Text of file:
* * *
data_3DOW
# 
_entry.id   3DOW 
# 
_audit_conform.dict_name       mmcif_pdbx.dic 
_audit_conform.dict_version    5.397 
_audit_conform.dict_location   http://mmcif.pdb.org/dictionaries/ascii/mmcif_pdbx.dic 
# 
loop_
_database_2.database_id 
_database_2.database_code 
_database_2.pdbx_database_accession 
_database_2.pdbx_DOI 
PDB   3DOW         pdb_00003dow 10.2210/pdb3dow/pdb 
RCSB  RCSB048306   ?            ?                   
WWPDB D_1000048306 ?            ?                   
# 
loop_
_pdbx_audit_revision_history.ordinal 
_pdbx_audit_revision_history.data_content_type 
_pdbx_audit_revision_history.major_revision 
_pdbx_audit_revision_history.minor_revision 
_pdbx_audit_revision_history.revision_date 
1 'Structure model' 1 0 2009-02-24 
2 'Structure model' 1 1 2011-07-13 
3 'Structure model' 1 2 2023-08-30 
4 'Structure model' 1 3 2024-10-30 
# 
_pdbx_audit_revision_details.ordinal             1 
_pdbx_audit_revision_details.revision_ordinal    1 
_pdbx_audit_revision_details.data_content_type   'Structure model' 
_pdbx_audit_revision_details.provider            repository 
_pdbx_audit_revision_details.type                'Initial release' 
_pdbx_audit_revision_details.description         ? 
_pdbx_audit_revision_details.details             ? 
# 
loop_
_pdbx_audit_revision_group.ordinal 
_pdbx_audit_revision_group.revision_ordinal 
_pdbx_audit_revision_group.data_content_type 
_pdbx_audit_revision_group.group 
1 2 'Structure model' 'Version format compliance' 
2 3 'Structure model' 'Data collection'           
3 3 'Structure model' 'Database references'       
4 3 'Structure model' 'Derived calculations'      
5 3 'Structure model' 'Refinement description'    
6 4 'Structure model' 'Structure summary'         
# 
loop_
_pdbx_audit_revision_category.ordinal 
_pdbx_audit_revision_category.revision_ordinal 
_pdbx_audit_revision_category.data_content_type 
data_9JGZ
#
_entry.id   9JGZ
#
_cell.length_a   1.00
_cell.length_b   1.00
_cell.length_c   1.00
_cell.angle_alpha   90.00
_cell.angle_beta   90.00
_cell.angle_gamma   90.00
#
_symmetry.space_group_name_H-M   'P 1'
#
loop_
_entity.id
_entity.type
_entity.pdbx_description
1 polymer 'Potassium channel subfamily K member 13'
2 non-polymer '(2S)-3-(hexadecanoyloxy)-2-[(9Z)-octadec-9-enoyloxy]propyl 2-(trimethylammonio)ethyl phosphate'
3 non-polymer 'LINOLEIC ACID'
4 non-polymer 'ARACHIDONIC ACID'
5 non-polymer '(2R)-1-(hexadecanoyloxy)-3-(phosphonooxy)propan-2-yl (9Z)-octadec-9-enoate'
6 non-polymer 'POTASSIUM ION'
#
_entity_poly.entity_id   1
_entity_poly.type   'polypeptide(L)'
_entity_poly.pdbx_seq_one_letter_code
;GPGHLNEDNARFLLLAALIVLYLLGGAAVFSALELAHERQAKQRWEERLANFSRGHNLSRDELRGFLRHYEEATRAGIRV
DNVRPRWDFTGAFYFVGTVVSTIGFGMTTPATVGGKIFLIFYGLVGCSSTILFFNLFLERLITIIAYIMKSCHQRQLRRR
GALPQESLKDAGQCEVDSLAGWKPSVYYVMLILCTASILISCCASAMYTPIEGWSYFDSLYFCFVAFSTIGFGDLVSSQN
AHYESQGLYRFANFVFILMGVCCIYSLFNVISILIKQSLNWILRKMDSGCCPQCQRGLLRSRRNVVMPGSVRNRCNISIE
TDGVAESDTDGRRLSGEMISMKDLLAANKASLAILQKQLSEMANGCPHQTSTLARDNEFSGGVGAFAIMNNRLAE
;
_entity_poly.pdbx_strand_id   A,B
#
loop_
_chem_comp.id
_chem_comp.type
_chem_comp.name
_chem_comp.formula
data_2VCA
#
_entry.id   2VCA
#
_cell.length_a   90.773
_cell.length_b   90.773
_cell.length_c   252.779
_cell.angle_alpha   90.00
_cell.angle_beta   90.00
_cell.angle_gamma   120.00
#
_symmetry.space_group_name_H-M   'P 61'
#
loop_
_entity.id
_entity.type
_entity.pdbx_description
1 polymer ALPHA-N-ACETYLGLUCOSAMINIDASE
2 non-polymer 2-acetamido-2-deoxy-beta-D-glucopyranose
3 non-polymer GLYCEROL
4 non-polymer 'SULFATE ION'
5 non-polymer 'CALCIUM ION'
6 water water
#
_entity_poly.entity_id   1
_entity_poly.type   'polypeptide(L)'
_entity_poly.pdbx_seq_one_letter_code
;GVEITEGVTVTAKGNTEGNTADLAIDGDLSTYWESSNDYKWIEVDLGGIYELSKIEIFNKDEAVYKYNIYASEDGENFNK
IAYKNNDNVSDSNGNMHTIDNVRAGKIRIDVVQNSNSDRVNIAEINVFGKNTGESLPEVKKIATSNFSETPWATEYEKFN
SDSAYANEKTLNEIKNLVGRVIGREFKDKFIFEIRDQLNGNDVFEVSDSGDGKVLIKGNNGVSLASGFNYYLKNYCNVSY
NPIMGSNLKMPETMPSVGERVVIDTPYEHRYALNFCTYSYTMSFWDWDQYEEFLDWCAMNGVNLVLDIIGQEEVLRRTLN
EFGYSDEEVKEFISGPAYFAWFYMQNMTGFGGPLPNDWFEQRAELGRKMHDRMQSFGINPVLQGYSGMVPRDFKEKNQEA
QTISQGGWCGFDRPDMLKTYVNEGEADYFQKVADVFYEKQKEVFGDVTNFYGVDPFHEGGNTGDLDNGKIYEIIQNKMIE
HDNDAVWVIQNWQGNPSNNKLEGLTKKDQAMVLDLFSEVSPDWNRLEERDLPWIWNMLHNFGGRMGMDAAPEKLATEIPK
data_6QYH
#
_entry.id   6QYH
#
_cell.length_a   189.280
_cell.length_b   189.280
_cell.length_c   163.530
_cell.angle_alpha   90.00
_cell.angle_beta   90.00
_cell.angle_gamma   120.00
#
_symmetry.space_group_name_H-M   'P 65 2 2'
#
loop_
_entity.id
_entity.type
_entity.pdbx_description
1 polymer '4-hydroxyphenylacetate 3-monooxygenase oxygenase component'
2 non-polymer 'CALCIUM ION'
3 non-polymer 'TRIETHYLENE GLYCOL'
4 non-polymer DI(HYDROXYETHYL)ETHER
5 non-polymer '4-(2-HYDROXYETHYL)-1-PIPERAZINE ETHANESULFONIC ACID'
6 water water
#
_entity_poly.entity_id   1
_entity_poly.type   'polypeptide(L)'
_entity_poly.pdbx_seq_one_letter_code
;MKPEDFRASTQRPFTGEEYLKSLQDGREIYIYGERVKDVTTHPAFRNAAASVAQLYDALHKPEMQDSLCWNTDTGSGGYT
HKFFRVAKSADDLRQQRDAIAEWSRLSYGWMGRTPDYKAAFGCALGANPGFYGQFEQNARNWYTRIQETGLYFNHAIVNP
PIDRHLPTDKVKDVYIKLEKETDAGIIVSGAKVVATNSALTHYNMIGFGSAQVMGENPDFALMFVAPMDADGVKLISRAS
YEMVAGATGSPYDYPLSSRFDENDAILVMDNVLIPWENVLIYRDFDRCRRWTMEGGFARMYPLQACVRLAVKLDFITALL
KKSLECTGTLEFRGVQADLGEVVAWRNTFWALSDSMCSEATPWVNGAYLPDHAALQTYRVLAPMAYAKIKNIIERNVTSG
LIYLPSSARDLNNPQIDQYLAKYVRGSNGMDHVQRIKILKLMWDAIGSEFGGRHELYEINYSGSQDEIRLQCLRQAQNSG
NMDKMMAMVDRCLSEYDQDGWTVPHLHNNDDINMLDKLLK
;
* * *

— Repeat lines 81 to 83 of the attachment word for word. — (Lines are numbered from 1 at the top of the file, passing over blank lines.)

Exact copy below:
DNVRPRWDFTGAFYFVGTVVSTIGFGMTTPATVGGKIFLIFYGLVGCSSTILFFNLFLERLITIIAYIMKSCHQRQLRRR
GALPQESLKDAGQCEVDSLAGWKPSVYYVMLILCTASILISCCASAMYTPIEGWSYFDSLYFCFVAFSTIGFGDLVSSQN
AHYESQGLYRFANFVFILMGVCCIYSLFNVISILIKQSLNWILRKMDSGCCPQCQRGLLRSRRNVVMPGSVRNRCNISIE